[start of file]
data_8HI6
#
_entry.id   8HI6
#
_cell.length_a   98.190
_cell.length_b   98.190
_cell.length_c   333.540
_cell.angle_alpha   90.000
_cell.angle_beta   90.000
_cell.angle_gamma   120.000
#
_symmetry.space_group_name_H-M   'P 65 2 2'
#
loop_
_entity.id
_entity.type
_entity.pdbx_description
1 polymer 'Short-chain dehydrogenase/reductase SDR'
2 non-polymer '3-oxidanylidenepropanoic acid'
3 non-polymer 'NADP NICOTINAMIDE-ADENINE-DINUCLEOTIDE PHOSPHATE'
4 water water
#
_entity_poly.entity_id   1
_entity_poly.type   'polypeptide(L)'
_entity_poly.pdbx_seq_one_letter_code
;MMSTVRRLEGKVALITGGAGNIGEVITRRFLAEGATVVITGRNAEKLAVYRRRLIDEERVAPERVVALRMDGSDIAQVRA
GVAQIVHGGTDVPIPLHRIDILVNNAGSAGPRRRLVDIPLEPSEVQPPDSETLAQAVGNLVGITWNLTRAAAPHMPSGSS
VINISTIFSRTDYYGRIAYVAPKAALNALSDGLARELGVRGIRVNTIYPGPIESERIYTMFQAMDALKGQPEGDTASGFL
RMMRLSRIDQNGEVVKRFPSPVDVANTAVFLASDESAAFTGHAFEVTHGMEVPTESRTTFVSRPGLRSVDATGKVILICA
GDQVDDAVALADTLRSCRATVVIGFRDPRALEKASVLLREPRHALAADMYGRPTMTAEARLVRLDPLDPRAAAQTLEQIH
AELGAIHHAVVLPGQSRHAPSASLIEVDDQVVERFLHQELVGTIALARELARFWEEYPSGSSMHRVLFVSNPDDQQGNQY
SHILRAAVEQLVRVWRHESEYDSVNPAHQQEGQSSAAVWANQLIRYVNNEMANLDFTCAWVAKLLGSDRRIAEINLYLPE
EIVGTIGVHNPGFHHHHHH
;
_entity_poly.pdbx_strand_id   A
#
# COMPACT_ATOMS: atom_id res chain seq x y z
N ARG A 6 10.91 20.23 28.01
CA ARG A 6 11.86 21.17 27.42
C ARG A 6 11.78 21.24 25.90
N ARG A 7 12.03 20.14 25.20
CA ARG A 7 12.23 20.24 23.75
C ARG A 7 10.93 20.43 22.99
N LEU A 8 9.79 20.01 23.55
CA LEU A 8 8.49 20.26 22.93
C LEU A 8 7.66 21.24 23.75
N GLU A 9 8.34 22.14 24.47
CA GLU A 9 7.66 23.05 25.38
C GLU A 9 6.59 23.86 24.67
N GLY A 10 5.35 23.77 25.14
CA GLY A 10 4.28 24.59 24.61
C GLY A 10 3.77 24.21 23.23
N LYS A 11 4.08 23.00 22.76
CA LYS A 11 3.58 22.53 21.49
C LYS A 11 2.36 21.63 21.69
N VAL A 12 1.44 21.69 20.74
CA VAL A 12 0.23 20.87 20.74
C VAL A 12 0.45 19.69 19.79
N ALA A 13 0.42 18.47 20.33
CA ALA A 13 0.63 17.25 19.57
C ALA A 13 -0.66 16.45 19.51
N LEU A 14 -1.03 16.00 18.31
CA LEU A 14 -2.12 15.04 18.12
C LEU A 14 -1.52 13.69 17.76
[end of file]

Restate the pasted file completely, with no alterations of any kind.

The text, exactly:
data_8HI6
#
_entry.id   8HI6
#
_cell.length_a   98.190
_cell.length_b   98.190
_cell.length_c   333.540
_cell.angle_alpha   90.000
_cell.angle_beta   90.000
_cell.angle_gamma   120.000
#
_symmetry.space_group_name_H-M   'P 65 2 2'
#
loop_
_entity.id
_entity.type
_entity.pdbx_description
1 polymer 'Short-chain dehydrogenase/reductase SDR'
2 non-polymer '3-oxidanylidenepropanoic acid'
3 non-polymer 'NADP NICOTINAMIDE-ADENINE-DINUCLEOTIDE PHOSPHATE'
4 water water
#
_entity_poly.entity_id   1
_entity_poly.type   'polypeptide(L)'
_entity_poly.pdbx_seq_one_letter_code
;MMSTVRRLEGKVALITGGAGNIGEVITRRFLAEGATVVITGRNAEKLAVYRRRLIDEERVAPERVVALRMDGSDIAQVRA
GVAQIVHGGTDVPIPLHRIDILVNNAGSAGPRRRLVDIPLEPSEVQPPDSETLAQAVGNLVGITWNLTRAAAPHMPSGSS
VINISTIFSRTDYYGRIAYVAPKAALNALSDGLARELGVRGIRVNTIYPGPIESERIYTMFQAMDALKGQPEGDTASGFL
RMMRLSRIDQNGEVVKRFPSPVDVANTAVFLASDESAAFTGHAFEVTHGMEVPTESRTTFVSRPGLRSVDATGKVILICA
GDQVDDAVALADTLRSCRATVVIGFRDPRALEKASVLLREPRHALAADMYGRPTMTAEARLVRLDPLDPRAAAQTLEQIH
AELGAIHHAVVLPGQSRHAPSASLIEVDDQVVERFLHQELVGTIALARELARFWEEYPSGSSMHRVLFVSNPDDQQGNQY
SHILRAAVEQLVRVWRHESEYDSVNPAHQQEGQSSAAVWANQLIRYVNNEMANLDFTCAWVAKLLGSDRRIAEINLYLPE
EIVGTIGVHNPGFHHHHHH
;
_entity_poly.pdbx_strand_id   A
#
# COMPACT_ATOMS: atom_id res chain seq x y z
N ARG A 6 10.91 20.23 28.01
CA ARG A 6 11.86 21.17 27.42
C ARG A 6 11.78 21.24 25.90
N ARG A 7 12.03 20.14 25.20
CA ARG A 7 12.23 20.24 23.75
C ARG A 7 10.93 20.43 22.99
N LEU A 8 9.79 20.01 23.55
CA LEU A 8 8.49 20.26 22.93
C LEU A 8 7.66 21.24 23.75
N GLU A 9 8.34 22.14 24.47
CA GLU A 9 7.66 23.05 25.38
C GLU A 9 6.59 23.86 24.67
N GLY A 10 5.35 23.77 25.14
CA GLY A 10 4.28 24.59 24.61
C GLY A 10 3.77 24.21 23.23
N LYS A 11 4.08 23.00 22.76
CA LYS A 11 3.58 22.53 21.49
C LYS A 11 2.36 21.63 21.69
N VAL A 12 1.44 21.69 20.74
CA VAL A 12 0.23 20.87 20.74
C VAL A 12 0.45 19.69 19.79
N ALA A 13 0.42 18.47 20.33
CA ALA A 13 0.63 17.25 19.57
C ALA A 13 -0.66 16.45 19.51
N LEU A 14 -1.03 16.00 18.31
CA LEU A 14 -2.12 15.04 18.12
C LEU A 14 -1.52 13.69 17.76